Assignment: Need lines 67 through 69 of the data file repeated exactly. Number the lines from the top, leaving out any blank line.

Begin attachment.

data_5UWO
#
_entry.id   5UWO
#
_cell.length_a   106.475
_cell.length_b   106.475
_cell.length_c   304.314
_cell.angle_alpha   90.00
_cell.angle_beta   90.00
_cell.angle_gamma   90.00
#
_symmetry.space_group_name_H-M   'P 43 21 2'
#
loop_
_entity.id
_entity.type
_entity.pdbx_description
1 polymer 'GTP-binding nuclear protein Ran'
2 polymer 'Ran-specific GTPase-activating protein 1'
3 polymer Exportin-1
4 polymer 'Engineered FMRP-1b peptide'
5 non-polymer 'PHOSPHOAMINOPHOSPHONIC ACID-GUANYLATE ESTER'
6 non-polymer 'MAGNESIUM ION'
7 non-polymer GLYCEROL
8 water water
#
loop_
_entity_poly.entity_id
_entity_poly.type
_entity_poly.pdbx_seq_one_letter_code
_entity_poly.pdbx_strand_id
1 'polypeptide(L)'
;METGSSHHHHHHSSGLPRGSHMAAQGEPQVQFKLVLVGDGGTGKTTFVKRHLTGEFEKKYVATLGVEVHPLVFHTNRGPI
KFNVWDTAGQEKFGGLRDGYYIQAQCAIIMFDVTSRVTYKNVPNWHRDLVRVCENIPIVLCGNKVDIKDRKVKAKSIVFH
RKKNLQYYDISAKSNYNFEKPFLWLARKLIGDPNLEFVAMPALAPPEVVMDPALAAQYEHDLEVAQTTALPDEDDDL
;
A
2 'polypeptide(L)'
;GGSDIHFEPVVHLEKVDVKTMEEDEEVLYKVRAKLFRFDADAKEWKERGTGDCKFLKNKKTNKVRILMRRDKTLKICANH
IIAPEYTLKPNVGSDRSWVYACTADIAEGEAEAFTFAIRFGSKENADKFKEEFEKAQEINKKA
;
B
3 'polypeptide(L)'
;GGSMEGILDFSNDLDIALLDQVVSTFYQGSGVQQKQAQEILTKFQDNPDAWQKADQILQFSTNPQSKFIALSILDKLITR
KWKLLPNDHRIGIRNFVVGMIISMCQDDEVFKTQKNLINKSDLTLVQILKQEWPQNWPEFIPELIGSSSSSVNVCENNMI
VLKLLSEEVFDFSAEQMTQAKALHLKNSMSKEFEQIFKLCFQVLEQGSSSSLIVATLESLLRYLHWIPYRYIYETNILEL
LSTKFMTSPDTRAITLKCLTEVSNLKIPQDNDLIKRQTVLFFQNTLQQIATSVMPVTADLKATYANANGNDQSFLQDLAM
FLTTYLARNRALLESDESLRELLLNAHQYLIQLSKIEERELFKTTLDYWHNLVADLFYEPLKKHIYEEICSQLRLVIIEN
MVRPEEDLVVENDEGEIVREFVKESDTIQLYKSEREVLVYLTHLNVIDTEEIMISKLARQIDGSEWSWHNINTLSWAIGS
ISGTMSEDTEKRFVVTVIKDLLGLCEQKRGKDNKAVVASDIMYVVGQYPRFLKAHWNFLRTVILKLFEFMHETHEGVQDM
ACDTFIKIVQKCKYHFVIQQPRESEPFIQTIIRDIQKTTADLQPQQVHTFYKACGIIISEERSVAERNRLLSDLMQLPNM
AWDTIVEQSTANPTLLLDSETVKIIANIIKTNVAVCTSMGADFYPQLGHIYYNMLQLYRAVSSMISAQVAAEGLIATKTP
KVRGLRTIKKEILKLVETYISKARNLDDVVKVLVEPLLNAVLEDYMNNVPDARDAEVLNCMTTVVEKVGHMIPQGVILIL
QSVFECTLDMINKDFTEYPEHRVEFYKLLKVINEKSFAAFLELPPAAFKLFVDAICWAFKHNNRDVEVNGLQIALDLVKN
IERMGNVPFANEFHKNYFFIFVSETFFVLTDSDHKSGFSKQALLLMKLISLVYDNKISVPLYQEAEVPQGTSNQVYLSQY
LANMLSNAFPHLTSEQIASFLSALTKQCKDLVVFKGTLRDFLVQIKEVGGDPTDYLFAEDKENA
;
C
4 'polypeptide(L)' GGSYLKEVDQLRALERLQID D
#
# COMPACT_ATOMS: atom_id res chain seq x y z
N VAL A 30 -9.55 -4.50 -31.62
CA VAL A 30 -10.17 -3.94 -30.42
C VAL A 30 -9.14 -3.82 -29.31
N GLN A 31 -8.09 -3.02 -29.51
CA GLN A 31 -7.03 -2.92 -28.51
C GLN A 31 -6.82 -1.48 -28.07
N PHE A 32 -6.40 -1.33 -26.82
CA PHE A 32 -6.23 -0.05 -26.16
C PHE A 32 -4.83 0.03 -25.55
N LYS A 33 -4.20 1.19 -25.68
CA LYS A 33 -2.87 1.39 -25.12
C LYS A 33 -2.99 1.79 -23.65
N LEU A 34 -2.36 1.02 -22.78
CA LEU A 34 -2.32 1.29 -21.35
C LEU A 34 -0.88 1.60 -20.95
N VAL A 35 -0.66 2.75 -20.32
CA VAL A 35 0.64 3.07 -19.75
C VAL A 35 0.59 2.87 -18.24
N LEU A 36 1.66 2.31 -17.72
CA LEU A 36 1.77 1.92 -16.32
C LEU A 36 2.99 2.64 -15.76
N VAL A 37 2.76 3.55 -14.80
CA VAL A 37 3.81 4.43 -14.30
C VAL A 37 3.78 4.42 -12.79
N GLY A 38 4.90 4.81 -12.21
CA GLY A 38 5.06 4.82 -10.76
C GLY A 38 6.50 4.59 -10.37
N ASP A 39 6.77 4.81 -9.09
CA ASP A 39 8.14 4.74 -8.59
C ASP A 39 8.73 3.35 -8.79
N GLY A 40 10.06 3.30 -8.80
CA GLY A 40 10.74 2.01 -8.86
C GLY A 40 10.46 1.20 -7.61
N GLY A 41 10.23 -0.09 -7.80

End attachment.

C GLN A 31 -6.82 -1.48 -28.07
N PHE A 32 -6.40 -1.33 -26.82
CA PHE A 32 -6.23 -0.05 -26.16